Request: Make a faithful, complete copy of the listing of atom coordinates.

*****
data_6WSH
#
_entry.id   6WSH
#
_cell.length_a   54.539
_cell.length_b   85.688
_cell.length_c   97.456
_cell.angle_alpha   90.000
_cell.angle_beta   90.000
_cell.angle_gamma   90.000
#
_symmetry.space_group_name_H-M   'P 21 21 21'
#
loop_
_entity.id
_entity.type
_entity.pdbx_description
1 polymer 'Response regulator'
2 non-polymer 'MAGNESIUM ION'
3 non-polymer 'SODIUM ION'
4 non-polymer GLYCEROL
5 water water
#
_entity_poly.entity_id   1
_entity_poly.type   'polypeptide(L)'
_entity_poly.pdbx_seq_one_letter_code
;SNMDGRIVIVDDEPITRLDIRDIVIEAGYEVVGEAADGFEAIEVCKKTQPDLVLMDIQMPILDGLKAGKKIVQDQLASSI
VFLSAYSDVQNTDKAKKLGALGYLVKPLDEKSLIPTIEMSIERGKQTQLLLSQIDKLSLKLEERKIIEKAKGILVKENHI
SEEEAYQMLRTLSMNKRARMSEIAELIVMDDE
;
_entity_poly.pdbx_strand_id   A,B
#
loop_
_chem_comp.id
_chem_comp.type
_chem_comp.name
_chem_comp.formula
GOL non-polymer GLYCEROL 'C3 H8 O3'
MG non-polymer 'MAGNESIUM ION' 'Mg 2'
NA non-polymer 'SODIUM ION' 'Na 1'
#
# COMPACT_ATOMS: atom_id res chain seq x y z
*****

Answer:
data_6WSH
#
_entry.id   6WSH
#
_cell.length_a   54.539
_cell.length_b   85.688
_cell.length_c   97.456
_cell.angle_alpha   90.000
_cell.angle_beta   90.000
_cell.angle_gamma   90.000
#
_symmetry.space_group_name_H-M   'P 21 21 21'
#
loop_
_entity.id
_entity.type
_entity.pdbx_description
1 polymer 'Response regulator'
2 non-polymer 'MAGNESIUM ION'
3 non-polymer 'SODIUM ION'
4 non-polymer GLYCEROL
5 water water
#
_entity_poly.entity_id   1
_entity_poly.type   'polypeptide(L)'
_entity_poly.pdbx_seq_one_letter_code
;SNMDGRIVIVDDEPITRLDIRDIVIEAGYEVVGEAADGFEAIEVCKKTQPDLVLMDIQMPILDGLKAGKKIVQDQLASSI
VFLSAYSDVQNTDKAKKLGALGYLVKPLDEKSLIPTIEMSIERGKQTQLLLSQIDKLSLKLEERKIIEKAKGILVKENHI
SEEEAYQMLRTLSMNKRARMSEIAELIVMDDE
;
_entity_poly.pdbx_strand_id   A,B
#
loop_
_chem_comp.id
_chem_comp.type
_chem_comp.name
_chem_comp.formula
GOL non-polymer GLYCEROL 'C3 H8 O3'
MG non-polymer 'MAGNESIUM ION' 'Mg 2'
NA non-polymer 'SODIUM ION' 'Na 1'
#
# COMPACT_ATOMS: atom_id res chain seq x y z